Brittany tells TAFKAAG that she’s “falling in love” with Nick, but is just waiting for escrow or something. Then it’s off to the pond, where Nick says…
“It’s all come to an end.” This is pretty menacing of him, and strongly suggests they are both about to die.
Nick tells her she’s an amazing woman and that he’s developed strong feelings for her. This doesn’t sound good for Brittany. “You’re ready,” he says, which sounds even worse. And then he repeats what he said to Sophie about not wanting to say “I love you” unless he really means it. This sounds positively awful. And then…
“Right now I can’t give 100% to you”.
That’s right…HE’S PICKED NEITHER OF THEM.
It’s a long-winded way of saying, “You’re not Brooke”, but it’s all over. Brittany leaves, confused and miserable and not even realising that she has to give the dress and the jewellery back.
“What a waste of time that was,” Brittany says in the car on the way back, showing a disgusting lack of gratitude for the fact she got a free goddamn trip to New Caledonia. A producer tells her that Sophie doesn’t know that Nick chose nobody, meaning Brittany has a fantastic opportunity to prank Sophie with a phone call to tell her how happy she and Nick are as they frolic together naked on the beach. Instead, Brittany does a typically boring thing and goes to visit Sophie to let her know the truth. They both have a good laugh about, and to be fair it is pretty funny. To tell the truth it’s probably the funniest ending to a reality show Australia has ever seen.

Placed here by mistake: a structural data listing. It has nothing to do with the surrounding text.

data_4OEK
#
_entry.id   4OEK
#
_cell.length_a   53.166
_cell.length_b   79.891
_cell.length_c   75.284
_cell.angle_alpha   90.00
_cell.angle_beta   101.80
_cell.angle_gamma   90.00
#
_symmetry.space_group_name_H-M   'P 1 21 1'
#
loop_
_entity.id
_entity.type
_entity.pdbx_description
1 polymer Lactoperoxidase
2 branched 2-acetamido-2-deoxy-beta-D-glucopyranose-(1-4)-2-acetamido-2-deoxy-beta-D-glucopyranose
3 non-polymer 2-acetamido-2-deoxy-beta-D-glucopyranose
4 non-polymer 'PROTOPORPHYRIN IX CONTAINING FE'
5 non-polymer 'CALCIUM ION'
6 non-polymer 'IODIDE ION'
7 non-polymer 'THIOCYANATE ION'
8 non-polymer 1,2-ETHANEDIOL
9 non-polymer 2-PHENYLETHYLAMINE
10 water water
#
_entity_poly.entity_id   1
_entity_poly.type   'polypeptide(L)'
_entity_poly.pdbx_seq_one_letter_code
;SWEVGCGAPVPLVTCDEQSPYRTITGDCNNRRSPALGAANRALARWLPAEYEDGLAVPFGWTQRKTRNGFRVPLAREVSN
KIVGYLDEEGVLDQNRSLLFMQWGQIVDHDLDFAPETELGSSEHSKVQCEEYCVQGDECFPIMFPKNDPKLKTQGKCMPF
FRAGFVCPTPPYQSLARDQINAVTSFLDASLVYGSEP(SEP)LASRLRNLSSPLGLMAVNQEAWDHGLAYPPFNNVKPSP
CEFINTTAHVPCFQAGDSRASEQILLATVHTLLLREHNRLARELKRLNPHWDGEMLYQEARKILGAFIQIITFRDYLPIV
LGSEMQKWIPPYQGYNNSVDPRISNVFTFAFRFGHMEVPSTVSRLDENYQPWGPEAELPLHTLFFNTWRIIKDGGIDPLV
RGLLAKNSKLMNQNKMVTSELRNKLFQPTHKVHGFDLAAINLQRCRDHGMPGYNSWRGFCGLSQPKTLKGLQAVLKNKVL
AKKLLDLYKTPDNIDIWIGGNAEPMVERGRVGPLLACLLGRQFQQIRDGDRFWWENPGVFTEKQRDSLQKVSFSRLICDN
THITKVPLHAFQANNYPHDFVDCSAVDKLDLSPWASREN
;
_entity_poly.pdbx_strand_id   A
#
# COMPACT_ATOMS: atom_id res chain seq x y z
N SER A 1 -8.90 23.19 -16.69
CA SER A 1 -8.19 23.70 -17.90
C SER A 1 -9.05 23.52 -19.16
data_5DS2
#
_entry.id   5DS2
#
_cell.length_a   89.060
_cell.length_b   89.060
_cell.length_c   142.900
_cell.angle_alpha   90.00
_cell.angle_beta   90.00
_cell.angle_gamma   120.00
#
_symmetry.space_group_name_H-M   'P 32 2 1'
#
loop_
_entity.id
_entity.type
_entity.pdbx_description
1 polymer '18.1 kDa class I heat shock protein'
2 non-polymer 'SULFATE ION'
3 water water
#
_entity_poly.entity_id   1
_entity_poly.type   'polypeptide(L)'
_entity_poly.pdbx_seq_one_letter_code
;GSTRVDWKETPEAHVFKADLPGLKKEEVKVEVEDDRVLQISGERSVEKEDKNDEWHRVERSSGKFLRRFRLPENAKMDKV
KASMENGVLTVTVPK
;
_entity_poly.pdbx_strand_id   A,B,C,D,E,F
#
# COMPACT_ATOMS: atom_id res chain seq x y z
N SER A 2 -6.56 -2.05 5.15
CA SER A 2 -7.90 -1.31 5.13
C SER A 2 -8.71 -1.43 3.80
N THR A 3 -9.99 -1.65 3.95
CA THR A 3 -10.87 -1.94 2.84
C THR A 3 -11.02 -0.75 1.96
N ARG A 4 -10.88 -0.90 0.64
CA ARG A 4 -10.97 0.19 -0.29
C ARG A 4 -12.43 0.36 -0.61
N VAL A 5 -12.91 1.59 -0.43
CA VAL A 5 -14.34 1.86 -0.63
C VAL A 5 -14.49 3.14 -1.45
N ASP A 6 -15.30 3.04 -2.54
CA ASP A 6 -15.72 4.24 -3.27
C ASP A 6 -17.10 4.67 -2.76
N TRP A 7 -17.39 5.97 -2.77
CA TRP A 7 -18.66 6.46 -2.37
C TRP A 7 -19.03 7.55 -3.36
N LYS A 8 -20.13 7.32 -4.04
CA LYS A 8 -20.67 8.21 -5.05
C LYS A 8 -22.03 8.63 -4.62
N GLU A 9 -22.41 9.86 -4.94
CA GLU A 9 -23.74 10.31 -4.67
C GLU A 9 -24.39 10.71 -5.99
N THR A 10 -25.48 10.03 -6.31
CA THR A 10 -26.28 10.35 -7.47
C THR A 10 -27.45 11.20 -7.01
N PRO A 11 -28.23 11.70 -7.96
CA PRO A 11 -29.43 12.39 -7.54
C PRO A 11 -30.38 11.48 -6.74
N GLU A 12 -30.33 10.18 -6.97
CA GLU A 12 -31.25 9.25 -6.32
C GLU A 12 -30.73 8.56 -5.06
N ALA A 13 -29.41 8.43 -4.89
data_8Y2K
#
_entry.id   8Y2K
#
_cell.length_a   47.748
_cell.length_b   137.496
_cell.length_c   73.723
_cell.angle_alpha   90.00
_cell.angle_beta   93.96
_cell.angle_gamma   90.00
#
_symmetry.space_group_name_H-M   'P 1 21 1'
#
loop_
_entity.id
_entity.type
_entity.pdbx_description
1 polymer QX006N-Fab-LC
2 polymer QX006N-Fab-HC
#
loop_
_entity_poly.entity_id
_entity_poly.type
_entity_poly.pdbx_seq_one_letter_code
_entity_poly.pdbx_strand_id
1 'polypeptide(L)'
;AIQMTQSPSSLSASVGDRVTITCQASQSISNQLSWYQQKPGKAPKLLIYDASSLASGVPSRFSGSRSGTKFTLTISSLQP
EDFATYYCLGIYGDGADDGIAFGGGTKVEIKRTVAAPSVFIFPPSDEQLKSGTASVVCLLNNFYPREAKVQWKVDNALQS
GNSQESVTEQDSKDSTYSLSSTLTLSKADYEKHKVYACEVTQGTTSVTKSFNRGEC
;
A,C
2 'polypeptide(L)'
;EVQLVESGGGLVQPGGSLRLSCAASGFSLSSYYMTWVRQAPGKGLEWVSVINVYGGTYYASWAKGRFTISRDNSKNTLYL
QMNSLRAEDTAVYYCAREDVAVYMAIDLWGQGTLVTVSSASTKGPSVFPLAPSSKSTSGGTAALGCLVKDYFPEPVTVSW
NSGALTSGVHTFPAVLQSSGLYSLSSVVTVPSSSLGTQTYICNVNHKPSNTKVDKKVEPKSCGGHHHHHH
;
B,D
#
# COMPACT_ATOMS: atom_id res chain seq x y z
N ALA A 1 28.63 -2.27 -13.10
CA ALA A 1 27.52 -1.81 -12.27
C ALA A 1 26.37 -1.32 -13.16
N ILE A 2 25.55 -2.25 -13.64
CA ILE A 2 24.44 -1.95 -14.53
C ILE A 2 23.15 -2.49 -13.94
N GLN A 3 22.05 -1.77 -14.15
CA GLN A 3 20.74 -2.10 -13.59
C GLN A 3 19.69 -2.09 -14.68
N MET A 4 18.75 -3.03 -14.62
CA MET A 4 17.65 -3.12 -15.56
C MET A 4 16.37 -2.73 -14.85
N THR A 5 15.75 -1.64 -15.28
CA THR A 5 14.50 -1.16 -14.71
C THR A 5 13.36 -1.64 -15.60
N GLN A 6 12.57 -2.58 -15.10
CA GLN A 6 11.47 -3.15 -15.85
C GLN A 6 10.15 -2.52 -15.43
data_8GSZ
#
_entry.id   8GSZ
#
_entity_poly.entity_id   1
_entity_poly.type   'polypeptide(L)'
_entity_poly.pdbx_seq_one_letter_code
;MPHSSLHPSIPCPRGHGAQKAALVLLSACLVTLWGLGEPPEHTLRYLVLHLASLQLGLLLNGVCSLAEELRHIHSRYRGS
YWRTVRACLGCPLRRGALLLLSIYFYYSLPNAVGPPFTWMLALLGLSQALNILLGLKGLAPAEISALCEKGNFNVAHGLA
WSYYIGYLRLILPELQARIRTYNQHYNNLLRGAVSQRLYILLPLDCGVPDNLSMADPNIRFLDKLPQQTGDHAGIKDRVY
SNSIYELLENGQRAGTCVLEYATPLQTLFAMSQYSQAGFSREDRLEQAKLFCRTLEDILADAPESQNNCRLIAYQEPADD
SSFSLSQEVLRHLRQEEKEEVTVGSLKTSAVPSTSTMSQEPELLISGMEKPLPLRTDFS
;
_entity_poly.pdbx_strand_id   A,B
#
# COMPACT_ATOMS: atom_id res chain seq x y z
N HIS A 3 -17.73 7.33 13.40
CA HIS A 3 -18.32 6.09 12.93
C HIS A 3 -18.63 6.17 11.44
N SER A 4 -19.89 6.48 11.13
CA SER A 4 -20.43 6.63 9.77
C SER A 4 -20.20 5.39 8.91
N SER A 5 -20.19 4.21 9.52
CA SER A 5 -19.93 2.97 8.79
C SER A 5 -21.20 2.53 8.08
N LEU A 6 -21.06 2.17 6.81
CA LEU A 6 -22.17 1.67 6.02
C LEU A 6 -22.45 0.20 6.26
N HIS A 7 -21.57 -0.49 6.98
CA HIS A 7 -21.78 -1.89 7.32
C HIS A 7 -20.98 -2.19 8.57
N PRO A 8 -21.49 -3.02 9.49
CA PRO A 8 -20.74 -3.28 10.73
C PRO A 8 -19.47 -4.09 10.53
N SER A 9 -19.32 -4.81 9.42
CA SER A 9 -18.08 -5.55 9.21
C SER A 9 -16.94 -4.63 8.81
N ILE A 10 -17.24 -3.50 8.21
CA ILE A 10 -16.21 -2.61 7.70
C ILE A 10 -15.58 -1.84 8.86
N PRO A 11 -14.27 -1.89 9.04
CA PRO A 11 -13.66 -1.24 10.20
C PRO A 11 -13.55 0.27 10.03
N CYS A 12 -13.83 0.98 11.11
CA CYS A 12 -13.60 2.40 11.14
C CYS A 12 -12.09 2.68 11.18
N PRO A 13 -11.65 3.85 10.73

Sophie thinks Nick must be “lost” to have gone through this and “not picked one girl out of all the ones who threw themselves at him”. Indeed, what kind of sick freak has twenty women tell him they want to spend the rest of their lives with him, and then not commit to any of them? What does he think, he could find a woman he likes who ISN’T one of the ones selected for this particular series of this show? Is he MAD? “It’s his loss,” says Brittany, confirming once and for all that it’s not.
And so we all move into the future, a future without Brittany or Sophie or the illusion that true love exists.
Dude. You could’ve just told Brooke you loved her. Dumbass.
Tune in next week, when the Bachelorette makes us all miss The Bachelor.
(they never explained why they were in New Caledonia, by the way)